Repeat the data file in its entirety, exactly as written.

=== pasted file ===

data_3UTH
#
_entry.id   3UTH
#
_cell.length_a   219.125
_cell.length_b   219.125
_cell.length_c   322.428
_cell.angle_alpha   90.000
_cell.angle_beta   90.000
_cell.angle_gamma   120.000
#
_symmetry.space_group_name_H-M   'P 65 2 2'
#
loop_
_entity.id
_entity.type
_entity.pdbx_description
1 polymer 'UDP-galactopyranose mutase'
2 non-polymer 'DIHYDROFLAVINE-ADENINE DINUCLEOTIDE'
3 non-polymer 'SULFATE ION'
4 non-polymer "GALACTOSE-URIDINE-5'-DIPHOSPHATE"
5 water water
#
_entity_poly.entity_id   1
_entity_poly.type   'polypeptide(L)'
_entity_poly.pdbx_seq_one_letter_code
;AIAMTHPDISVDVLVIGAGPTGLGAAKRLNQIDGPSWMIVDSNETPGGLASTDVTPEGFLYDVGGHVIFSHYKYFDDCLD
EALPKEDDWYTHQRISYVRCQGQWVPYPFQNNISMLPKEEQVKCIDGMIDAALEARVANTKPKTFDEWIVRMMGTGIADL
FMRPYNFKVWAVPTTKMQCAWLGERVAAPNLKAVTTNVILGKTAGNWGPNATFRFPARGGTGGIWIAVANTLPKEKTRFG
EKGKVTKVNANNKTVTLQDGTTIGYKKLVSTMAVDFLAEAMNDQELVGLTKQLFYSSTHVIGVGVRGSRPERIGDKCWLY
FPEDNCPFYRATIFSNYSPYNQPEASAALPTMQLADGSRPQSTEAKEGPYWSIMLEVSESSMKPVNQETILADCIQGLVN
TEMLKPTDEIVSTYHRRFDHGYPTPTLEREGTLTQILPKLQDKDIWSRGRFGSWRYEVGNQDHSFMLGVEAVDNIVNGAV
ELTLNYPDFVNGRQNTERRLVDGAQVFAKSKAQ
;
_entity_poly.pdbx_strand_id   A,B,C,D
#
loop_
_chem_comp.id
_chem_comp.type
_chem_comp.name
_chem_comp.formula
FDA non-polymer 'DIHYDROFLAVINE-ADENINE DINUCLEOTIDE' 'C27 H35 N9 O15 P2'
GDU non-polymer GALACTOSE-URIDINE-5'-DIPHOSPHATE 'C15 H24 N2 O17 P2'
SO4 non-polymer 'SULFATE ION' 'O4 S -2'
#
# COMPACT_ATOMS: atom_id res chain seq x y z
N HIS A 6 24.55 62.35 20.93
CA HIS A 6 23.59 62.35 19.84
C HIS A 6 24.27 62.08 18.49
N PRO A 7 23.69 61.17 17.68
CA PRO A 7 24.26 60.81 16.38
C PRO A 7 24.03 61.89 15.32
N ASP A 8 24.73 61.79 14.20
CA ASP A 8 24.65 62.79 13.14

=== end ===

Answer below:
data_3UTH
#
_entry.id   3UTH
#
_cell.length_a   219.125
_cell.length_b   219.125
_cell.length_c   322.428
_cell.angle_alpha   90.000
_cell.angle_beta   90.000
_cell.angle_gamma   120.000
#
_symmetry.space_group_name_H-M   'P 65 2 2'
#
loop_
_entity.id
_entity.type
_entity.pdbx_description
1 polymer 'UDP-galactopyranose mutase'
2 non-polymer 'DIHYDROFLAVINE-ADENINE DINUCLEOTIDE'
3 non-polymer 'SULFATE ION'
4 non-polymer "GALACTOSE-URIDINE-5'-DIPHOSPHATE"
5 water water
#
_entity_poly.entity_id   1
_entity_poly.type   'polypeptide(L)'
_entity_poly.pdbx_seq_one_letter_code
;AIAMTHPDISVDVLVIGAGPTGLGAAKRLNQIDGPSWMIVDSNETPGGLASTDVTPEGFLYDVGGHVIFSHYKYFDDCLD
EALPKEDDWYTHQRISYVRCQGQWVPYPFQNNISMLPKEEQVKCIDGMIDAALEARVANTKPKTFDEWIVRMMGTGIADL
FMRPYNFKVWAVPTTKMQCAWLGERVAAPNLKAVTTNVILGKTAGNWGPNATFRFPARGGTGGIWIAVANTLPKEKTRFG
EKGKVTKVNANNKTVTLQDGTTIGYKKLVSTMAVDFLAEAMNDQELVGLTKQLFYSSTHVIGVGVRGSRPERIGDKCWLY
FPEDNCPFYRATIFSNYSPYNQPEASAALPTMQLADGSRPQSTEAKEGPYWSIMLEVSESSMKPVNQETILADCIQGLVN
TEMLKPTDEIVSTYHRRFDHGYPTPTLEREGTLTQILPKLQDKDIWSRGRFGSWRYEVGNQDHSFMLGVEAVDNIVNGAV
ELTLNYPDFVNGRQNTERRLVDGAQVFAKSKAQ
;
_entity_poly.pdbx_strand_id   A,B,C,D
#
loop_
_chem_comp.id
_chem_comp.type
_chem_comp.name
_chem_comp.formula
FDA non-polymer 'DIHYDROFLAVINE-ADENINE DINUCLEOTIDE' 'C27 H35 N9 O15 P2'
GDU non-polymer GALACTOSE-URIDINE-5'-DIPHOSPHATE 'C15 H24 N2 O17 P2'
SO4 non-polymer 'SULFATE ION' 'O4 S -2'
#
# COMPACT_ATOMS: atom_id res chain seq x y z
N HIS A 6 24.55 62.35 20.93
CA HIS A 6 23.59 62.35 19.84
C HIS A 6 24.27 62.08 18.49
N PRO A 7 23.69 61.17 17.68
CA PRO A 7 24.26 60.81 16.38
C PRO A 7 24.03 61.89 15.32
N ASP A 8 24.73 61.79 14.20
CA ASP A 8 24.65 62.79 13.14